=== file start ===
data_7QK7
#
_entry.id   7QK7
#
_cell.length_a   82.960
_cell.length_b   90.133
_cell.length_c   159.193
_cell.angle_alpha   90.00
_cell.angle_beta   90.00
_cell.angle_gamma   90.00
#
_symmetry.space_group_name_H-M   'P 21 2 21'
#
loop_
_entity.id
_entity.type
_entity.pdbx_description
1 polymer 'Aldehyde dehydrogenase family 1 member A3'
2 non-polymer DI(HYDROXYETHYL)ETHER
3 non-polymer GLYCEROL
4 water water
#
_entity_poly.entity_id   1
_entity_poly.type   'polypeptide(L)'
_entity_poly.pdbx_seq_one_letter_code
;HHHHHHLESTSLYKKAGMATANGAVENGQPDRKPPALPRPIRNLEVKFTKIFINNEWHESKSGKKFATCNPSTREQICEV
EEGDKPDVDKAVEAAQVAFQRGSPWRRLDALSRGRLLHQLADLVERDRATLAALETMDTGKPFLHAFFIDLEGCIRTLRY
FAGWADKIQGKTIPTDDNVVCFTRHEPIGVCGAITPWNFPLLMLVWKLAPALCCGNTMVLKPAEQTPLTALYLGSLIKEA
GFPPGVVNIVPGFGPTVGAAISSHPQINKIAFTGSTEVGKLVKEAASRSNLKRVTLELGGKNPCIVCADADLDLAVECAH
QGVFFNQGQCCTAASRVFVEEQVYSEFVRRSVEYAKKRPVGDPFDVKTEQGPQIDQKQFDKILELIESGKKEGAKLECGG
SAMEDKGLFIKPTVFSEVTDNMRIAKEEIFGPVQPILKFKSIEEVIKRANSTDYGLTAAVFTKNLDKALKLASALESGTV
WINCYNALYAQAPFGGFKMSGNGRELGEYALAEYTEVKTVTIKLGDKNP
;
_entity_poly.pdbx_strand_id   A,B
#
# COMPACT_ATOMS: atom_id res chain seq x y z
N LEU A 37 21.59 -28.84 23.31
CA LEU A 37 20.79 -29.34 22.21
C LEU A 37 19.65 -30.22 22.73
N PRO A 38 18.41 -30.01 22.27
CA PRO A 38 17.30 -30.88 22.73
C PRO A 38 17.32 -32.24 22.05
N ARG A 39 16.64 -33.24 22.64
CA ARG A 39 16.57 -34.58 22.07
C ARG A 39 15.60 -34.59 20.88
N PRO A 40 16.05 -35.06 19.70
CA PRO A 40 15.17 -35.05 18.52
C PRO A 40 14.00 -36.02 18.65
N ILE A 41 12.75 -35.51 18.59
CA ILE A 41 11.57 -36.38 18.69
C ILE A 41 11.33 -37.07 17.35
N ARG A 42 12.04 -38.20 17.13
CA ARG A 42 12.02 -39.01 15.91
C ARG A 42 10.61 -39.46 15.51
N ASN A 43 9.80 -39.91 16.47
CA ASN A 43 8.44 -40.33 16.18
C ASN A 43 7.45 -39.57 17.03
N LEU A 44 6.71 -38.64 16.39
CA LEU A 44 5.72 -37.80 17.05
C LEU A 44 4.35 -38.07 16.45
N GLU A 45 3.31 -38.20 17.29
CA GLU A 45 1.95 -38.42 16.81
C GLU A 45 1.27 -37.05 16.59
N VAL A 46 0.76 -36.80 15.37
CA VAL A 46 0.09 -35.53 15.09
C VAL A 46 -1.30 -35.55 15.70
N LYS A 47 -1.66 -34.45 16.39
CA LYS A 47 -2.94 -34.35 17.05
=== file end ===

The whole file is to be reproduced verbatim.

data_7QK7
#
_entry.id   7QK7
#
_cell.length_a   82.960
_cell.length_b   90.133
_cell.length_c   159.193
_cell.angle_alpha   90.00
_cell.angle_beta   90.00
_cell.angle_gamma   90.00
#
_symmetry.space_group_name_H-M   'P 21 2 21'
#
loop_
_entity.id
_entity.type
_entity.pdbx_description
1 polymer 'Aldehyde dehydrogenase family 1 member A3'
2 non-polymer DI(HYDROXYETHYL)ETHER
3 non-polymer GLYCEROL
4 water water
#
_entity_poly.entity_id   1
_entity_poly.type   'polypeptide(L)'
_entity_poly.pdbx_seq_one_letter_code
;HHHHHHLESTSLYKKAGMATANGAVENGQPDRKPPALPRPIRNLEVKFTKIFINNEWHESKSGKKFATCNPSTREQICEV
EEGDKPDVDKAVEAAQVAFQRGSPWRRLDALSRGRLLHQLADLVERDRATLAALETMDTGKPFLHAFFIDLEGCIRTLRY
FAGWADKIQGKTIPTDDNVVCFTRHEPIGVCGAITPWNFPLLMLVWKLAPALCCGNTMVLKPAEQTPLTALYLGSLIKEA
GFPPGVVNIVPGFGPTVGAAISSHPQINKIAFTGSTEVGKLVKEAASRSNLKRVTLELGGKNPCIVCADADLDLAVECAH
QGVFFNQGQCCTAASRVFVEEQVYSEFVRRSVEYAKKRPVGDPFDVKTEQGPQIDQKQFDKILELIESGKKEGAKLECGG
SAMEDKGLFIKPTVFSEVTDNMRIAKEEIFGPVQPILKFKSIEEVIKRANSTDYGLTAAVFTKNLDKALKLASALESGTV
WINCYNALYAQAPFGGFKMSGNGRELGEYALAEYTEVKTVTIKLGDKNP
;
_entity_poly.pdbx_strand_id   A,B
#
# COMPACT_ATOMS: atom_id res chain seq x y z
N LEU A 37 21.59 -28.84 23.31
CA LEU A 37 20.79 -29.34 22.21
C LEU A 37 19.65 -30.22 22.73
N PRO A 38 18.41 -30.01 22.27
CA PRO A 38 17.30 -30.88 22.73
C PRO A 38 17.32 -32.24 22.05
N ARG A 39 16.64 -33.24 22.64
CA ARG A 39 16.57 -34.58 22.07
C ARG A 39 15.60 -34.59 20.88
N PRO A 40 16.05 -35.06 19.70
CA PRO A 40 15.17 -35.05 18.52
C PRO A 40 14.00 -36.02 18.65
N ILE A 41 12.75 -35.51 18.59
CA ILE A 41 11.57 -36.38 18.69
C ILE A 41 11.33 -37.07 17.35
N ARG A 42 12.04 -38.20 17.13
CA ARG A 42 12.02 -39.01 15.91
C ARG A 42 10.61 -39.46 15.51
N ASN A 43 9.80 -39.91 16.47
CA ASN A 43 8.44 -40.33 16.18
C ASN A 43 7.45 -39.57 17.03
N LEU A 44 6.71 -38.64 16.39
CA LEU A 44 5.72 -37.80 17.05
C LEU A 44 4.35 -38.07 16.45
N GLU A 45 3.31 -38.20 17.29
CA GLU A 45 1.95 -38.42 16.81
C GLU A 45 1.27 -37.05 16.59
N VAL A 46 0.76 -36.80 15.37
CA VAL A 46 0.09 -35.53 15.09
C VAL A 46 -1.30 -35.55 15.70
N LYS A 47 -1.66 -34.45 16.39
CA LYS A 47 -2.94 -34.35 17.05